This Just In


by Joy Loverde

Aspirin – you know the stuff. When you were a baby, Mom used to crush it into tiny pieces and let it dissolve in orange juice to make it easier to go down. Today perhaps you carry aspirin in your purse or back pocket to ward off a nasty headache or hangover. I just learned of a nifty new product called At Heart recently released in the market that may be of interest to you and the elderly loved ones in your life. At Heart is raising awareness of the role aspirin plays at the onset of a heart attack.

The risk for having a heart attack increases dramatically for men over 40 and women over fifty, so this gadget is a perfect gift for family caregivers to give their loved ones (and to have on hand for themselves). Think of it as a security-blanket product that in the event of a heart attack.

I’m told by the people who manufacture the At Heart product that most Americans are unaware that taking aspirin at the onset of a heart attack can keep blood from clotting and restore blood flow to the heart. When seconds count, aspirin cannot be close enough, which is why Frank Alvino, seasoned healthcare executive and serial entrepreneur, created At Heart, a unique dispenser that provides fast access to an emergency dosage of aspirin with the press of a button.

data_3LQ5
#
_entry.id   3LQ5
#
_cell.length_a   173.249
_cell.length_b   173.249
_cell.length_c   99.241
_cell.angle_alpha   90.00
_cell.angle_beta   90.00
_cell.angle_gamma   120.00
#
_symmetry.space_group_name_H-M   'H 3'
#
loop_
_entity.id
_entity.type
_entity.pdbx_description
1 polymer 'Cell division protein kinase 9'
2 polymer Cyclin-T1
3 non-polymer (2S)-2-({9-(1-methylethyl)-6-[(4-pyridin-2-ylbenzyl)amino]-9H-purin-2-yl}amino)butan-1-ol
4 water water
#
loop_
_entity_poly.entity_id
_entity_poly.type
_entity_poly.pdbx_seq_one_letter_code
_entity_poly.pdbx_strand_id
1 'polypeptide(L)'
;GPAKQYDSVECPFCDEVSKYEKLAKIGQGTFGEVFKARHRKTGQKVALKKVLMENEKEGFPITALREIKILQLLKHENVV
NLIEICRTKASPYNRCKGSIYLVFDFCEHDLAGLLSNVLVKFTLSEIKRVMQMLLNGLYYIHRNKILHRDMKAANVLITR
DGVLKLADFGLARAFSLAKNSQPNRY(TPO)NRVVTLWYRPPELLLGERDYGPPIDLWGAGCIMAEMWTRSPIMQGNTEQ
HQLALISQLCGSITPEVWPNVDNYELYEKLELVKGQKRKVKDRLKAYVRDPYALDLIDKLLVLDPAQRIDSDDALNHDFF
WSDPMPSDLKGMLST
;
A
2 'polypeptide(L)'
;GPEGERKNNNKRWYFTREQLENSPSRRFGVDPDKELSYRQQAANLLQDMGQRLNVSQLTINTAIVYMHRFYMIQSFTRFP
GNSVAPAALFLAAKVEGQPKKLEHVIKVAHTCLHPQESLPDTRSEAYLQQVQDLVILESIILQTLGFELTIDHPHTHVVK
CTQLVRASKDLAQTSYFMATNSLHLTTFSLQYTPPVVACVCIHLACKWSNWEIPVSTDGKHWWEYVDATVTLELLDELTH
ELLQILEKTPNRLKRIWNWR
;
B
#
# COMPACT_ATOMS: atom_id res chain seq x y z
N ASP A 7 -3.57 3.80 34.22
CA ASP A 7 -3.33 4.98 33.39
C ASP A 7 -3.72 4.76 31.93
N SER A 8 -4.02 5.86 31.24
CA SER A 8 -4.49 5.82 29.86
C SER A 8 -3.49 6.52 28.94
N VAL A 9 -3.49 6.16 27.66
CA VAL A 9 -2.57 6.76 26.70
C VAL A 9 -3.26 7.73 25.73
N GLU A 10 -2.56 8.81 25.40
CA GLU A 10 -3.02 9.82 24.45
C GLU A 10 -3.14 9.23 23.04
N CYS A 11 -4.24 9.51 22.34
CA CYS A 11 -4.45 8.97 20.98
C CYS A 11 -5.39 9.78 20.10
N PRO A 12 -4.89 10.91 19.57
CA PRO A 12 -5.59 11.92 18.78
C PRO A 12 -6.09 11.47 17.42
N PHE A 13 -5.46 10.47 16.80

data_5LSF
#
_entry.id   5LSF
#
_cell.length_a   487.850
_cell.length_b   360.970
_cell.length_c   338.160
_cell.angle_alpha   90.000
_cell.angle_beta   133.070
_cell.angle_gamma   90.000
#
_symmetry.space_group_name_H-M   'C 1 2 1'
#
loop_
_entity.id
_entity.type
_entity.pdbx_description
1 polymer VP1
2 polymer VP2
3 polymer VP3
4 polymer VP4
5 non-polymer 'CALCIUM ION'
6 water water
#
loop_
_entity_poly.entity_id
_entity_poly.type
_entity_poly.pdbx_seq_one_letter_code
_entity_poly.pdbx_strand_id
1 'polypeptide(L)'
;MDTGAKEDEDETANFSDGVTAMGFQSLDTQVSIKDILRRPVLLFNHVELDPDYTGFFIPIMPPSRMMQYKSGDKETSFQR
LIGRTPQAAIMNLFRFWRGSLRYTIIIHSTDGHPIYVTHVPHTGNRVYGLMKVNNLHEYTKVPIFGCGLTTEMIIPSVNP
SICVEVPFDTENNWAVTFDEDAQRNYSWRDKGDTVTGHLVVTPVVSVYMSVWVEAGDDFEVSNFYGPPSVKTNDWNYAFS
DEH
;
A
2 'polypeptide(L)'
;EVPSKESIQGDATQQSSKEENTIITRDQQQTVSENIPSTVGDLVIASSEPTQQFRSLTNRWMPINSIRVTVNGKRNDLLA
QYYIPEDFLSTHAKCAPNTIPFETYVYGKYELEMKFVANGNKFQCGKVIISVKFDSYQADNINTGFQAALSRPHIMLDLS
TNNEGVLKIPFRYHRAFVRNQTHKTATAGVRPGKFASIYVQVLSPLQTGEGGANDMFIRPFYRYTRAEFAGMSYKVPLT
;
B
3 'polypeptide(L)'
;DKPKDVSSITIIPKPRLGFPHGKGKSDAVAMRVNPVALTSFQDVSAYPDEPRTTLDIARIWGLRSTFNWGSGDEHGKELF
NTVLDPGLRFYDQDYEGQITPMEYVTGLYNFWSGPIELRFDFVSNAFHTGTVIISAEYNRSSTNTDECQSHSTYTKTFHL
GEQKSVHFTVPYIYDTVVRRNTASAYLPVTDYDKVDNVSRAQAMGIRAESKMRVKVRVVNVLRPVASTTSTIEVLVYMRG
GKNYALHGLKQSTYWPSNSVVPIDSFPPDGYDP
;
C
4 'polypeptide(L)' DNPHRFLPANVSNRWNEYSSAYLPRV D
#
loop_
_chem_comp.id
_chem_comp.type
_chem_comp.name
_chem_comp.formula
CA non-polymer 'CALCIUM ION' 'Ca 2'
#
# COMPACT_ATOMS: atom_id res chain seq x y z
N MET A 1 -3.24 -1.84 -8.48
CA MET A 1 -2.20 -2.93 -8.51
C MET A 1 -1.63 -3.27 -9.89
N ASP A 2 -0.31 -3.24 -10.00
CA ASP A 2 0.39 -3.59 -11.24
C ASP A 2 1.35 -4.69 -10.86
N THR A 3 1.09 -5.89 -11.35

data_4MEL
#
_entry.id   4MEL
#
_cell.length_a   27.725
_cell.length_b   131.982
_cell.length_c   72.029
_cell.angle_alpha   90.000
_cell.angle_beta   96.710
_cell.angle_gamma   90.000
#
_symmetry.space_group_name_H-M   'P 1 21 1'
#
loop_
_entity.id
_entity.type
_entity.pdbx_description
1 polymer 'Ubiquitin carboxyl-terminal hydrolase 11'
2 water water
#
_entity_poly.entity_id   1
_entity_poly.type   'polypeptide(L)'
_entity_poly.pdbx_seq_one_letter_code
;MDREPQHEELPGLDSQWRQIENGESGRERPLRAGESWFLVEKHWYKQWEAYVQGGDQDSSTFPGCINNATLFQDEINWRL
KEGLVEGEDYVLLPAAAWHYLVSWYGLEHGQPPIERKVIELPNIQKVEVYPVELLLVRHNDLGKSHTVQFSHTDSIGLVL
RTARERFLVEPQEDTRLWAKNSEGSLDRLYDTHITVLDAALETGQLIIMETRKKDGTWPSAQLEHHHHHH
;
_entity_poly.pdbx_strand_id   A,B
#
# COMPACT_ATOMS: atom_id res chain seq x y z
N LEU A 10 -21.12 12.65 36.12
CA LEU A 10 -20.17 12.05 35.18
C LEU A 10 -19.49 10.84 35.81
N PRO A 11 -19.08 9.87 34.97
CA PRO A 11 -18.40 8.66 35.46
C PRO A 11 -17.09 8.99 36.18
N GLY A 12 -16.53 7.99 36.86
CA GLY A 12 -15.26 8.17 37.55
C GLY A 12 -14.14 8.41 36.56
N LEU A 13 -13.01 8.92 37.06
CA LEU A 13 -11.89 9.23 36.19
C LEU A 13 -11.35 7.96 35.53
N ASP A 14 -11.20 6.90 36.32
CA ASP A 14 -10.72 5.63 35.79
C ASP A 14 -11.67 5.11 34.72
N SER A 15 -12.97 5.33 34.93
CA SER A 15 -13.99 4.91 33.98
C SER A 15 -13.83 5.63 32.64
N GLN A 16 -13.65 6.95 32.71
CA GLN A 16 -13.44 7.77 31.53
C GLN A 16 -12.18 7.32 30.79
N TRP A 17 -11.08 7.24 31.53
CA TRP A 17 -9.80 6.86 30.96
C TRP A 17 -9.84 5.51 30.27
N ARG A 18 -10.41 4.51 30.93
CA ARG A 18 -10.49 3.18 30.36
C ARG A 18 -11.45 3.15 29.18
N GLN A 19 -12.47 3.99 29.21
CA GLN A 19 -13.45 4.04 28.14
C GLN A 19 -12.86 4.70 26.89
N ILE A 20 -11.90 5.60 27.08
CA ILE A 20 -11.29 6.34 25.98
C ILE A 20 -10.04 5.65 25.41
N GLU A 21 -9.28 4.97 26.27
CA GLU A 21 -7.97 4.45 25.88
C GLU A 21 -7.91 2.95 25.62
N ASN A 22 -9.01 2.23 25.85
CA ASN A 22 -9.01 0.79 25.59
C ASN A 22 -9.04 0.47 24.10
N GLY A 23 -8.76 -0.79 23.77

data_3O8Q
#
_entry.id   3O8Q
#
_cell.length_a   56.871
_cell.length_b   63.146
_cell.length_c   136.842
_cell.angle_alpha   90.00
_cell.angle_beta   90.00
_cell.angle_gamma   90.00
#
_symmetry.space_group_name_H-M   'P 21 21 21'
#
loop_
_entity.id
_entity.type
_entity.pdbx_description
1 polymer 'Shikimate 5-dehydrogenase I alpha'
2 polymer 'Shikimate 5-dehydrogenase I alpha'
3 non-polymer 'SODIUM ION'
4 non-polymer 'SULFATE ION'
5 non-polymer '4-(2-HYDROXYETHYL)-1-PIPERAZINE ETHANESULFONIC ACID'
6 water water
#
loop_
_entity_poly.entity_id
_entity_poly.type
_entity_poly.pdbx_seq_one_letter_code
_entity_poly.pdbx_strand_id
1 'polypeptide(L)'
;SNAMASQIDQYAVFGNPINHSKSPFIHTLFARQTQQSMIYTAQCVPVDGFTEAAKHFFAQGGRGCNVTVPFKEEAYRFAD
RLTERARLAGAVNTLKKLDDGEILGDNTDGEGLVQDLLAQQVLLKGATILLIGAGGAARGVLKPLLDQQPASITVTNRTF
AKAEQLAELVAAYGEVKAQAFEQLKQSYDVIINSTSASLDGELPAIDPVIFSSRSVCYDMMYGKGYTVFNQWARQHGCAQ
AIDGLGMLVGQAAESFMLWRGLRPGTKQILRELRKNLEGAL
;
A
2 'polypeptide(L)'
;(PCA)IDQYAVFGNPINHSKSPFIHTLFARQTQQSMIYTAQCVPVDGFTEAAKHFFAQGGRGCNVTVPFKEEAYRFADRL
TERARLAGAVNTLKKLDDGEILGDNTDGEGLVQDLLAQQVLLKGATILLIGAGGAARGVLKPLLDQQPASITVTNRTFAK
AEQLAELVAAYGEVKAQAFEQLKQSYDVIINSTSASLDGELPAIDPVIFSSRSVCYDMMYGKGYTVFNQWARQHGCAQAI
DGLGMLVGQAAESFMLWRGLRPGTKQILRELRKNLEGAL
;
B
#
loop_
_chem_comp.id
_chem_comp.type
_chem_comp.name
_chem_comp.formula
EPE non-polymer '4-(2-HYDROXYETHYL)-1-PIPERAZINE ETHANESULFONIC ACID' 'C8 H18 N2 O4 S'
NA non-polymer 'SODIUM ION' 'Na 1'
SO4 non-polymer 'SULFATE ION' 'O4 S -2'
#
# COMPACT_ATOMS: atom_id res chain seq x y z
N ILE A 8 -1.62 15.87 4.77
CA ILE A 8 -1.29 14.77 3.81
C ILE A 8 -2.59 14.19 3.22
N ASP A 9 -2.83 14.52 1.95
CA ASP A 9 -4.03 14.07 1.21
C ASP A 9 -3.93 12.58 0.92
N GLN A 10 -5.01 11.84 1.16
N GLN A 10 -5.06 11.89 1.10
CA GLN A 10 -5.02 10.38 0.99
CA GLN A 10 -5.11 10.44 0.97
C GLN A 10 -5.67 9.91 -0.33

The majority of all heart attack deaths occur before a victim can get to a hospital. That’s why it’s so important to reduce risk factors, know the warning signs, and know what to do if warning signs occur.

Priced under $5 and measuring three inches long, At Heart is an inexpensive, easily portable device. So no matter where you are when a heart attack hits, you'll be protected. At Heart is not only a consumer product, but also provides an opportunity to raise awareness of heart disease. Each year about one million Americans will suffer a first or recurrent heart attack; but they do not have to be deadly. Additional lives could be saved if heart attack victims knew that an important first step is to chew aspirin.

Importantly, heart disease is not just a man's disease. In fact, coronary heart disease is the leading cause of death for American women.

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